Motherhood. It’s not so glamorous. Especially that whole, “becoming a mother” act of birthing a child. Sure, making the baby was fun but who thinks about what motherhood is going to be during that, um, private time? I didn’t! Did you? I thought about all the cute baby clothes, the baby shoes, the baby bottles and the baby bibs and the softest baby blankets.
And then there’s a real baby. In your arms. And your body is blissed out and you just love that bundle because you just do.
Remember all the diapers? Oh, and the endless crying: day and night! Those first few months of new-born motherhood was like an endless babysitting gig. I remember thinking “where are the parents and when are they coming home?”
And the DIAPERS. All the diapers. There were so many diapers that smelled like one million miles of cow manure emanating from the bum of your sweet little one.
And how pretty did you feel? Did you even wear deodorant the first few weeks? I recall a shower here and there. I remember many long nights, awake. And I’m not even a single mom. Where was the father of my children you ask? Snoring, peacefully through all the night time feedings, changings, and scary-first-time-fevers and stuffy noses.
And then the babies grew to toddle around and then they soon began running away from me, in different directions, always laughing at their new game of “chase us around the house and yard before you go to work.”
And I still got the kids to day care, preschool and now school. And I still show up to work. Note. I show up. Sometimes I’m on time. Mostly I’m not. And my appearance now is much how I looked like during the first few months of brand new motherhood. I catch a glimpse of my reflection in the windows to my office building and pray security doesn’t stop me for trespassing. I see how my coworkers look at me: first my hair; then my outfit; and always my shoes. I rock the pumps, no matter what. But I still look like hell when I get to work. But my kids? Cute as a GAP ad.
Yeah. I’m a mom. To two very intelligent, humorous, clever, polite, noisy, smelly, dirty and awesome boys. You see, my kids don’t act so “polite” when I’m with them. When they are with other mom’s, you should hear all the lies those other moms tell about my kids! “He was so helpful!” or “He took his plate right to the kitchen and I didn’t even ask!” or “He is so polite and held the door open for me!”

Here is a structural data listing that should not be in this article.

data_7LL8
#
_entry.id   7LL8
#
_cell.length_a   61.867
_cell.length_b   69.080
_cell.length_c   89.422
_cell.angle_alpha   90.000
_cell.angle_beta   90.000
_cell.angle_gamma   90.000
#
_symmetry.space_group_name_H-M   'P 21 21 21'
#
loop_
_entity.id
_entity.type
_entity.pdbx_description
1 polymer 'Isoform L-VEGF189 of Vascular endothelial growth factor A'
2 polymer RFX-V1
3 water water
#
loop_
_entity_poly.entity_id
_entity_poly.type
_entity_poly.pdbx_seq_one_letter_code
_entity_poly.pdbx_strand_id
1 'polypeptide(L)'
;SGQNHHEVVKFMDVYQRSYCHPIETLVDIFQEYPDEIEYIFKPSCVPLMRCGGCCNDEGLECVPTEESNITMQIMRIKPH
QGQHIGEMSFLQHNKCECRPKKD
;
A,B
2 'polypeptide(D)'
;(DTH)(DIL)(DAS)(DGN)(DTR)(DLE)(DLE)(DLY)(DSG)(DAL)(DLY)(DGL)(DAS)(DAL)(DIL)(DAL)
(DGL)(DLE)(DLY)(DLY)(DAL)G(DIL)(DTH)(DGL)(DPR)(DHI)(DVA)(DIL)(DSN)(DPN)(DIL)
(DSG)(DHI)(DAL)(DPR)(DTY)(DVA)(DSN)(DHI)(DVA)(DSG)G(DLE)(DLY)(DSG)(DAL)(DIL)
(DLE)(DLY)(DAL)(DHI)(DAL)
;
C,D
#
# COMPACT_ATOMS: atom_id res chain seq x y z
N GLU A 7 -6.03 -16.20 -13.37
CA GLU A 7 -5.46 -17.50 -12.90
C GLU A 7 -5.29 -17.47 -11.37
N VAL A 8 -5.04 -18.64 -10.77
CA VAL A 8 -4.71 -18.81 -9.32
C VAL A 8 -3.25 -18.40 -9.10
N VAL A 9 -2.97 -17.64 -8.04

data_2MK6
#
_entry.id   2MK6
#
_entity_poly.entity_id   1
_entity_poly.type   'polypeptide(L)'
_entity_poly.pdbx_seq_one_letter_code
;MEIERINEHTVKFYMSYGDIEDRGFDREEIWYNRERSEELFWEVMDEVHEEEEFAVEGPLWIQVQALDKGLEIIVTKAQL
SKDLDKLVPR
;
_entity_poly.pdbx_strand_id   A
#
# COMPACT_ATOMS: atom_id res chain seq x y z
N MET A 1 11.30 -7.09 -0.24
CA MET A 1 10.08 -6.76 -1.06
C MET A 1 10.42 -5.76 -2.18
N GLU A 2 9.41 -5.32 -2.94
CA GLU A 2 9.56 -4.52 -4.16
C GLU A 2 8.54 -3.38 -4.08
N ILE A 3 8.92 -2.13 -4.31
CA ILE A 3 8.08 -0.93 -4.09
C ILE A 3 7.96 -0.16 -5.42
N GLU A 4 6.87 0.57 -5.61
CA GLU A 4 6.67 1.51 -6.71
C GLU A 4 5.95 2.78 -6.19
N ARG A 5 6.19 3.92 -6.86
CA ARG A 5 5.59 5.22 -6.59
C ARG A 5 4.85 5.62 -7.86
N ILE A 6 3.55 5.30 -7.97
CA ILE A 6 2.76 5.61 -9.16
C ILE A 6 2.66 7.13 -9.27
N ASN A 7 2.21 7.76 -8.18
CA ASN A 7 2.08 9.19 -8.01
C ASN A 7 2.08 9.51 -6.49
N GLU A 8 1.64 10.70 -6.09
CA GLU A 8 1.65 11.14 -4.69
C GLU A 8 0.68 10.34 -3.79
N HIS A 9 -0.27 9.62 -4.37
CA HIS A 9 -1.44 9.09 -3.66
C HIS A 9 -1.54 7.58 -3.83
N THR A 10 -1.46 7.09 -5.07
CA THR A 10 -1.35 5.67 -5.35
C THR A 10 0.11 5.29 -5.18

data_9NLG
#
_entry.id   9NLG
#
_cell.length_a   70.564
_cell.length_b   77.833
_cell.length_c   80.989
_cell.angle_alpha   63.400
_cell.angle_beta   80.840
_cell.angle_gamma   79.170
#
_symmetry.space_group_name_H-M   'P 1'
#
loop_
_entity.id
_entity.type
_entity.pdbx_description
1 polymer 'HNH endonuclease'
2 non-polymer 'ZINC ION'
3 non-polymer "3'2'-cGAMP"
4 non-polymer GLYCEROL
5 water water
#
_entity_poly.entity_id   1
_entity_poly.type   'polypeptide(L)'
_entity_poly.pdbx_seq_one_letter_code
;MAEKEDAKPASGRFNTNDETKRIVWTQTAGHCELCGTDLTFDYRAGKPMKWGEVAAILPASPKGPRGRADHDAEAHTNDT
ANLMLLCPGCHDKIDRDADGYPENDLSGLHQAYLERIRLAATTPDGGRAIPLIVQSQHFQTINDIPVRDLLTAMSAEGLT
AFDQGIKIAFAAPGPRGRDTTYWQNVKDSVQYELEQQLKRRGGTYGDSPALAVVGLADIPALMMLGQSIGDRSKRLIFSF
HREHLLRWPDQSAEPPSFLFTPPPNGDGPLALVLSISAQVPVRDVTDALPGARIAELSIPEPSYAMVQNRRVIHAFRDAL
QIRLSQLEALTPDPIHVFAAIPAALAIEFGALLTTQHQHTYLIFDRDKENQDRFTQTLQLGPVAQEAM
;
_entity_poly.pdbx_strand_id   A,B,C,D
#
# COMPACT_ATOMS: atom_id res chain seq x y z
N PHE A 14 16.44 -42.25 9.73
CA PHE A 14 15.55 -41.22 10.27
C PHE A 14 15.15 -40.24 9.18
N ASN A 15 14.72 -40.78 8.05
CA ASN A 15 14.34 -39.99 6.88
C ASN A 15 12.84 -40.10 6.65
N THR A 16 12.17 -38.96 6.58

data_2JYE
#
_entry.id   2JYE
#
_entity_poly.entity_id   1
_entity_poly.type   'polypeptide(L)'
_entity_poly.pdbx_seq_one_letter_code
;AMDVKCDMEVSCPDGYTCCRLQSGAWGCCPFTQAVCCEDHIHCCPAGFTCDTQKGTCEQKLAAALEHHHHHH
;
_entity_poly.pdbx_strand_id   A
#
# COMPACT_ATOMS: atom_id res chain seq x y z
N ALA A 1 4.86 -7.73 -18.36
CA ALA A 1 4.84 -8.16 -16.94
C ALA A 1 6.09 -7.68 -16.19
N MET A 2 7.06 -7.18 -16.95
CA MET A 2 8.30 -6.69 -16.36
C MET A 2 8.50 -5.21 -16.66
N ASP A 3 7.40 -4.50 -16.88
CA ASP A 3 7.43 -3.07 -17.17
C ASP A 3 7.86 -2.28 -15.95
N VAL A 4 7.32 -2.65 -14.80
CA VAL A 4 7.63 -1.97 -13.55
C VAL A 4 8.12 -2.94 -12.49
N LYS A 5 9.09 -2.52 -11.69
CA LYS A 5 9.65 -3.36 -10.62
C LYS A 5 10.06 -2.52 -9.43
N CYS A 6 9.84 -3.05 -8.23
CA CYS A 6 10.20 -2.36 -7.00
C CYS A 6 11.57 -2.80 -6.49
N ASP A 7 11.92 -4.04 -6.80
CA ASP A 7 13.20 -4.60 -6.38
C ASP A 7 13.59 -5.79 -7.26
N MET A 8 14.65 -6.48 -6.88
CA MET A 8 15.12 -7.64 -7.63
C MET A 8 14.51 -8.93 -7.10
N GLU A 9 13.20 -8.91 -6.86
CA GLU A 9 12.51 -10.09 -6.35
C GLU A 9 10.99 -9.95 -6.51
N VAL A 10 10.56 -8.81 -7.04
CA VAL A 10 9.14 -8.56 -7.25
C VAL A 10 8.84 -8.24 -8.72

Are these my kids?
Because at home, this is what I hear:
“Mom, tell him to leave me alone!” or “Mom, he’s playing with my (insert toy of the hour here)” or “I told him to get out of my room and he won’t leave” or “he’s touching me!” or “GET OUT OF MY ROOM” or “Stop Farting on my head!”
I know. I know. This only happens to me. Your kids do no wrong (at someone else’s house). But at my house, I can let kids be kids. Because my house is designed to be lived in. By kids. By us. If it’s breakable, it will be broken. If it’s soft and bouncy, it will be bounced on and if it’s vertical a ball will be thrown at it and probably break a framed 2nd hand piece of art or a much adored school picture.
And we are not always gentle people. We move quickly. Determined. Ok, we’re late for stuff. Whatever. Often, my front door is found open, my kids and the neighbor kids streaming through the front door to the back door. At the back door, this also includes frantic screams for help because our three big dogs (really, it’s two big dogs and one little dog with a size issue) gate rush the back door, plow over whatever size human is unfortunate enough to open that back door gate to “hello dogs!” and I’m the one running around the house, yard or neighborhood screaming out ridiculous dog names, which brings out the neighbors, looking, watching….judging. And then, there is a pack of tiny neighborhood humans, searching for a wild pack of domesticated dogs enjoying their freedom.
Yes, Motherhood is chaos. It’s crazy and full of unexpected sights and smells. An adventure that no one can tell you about because you have to live it to believe it. And that’s a pretty glamorous life to live.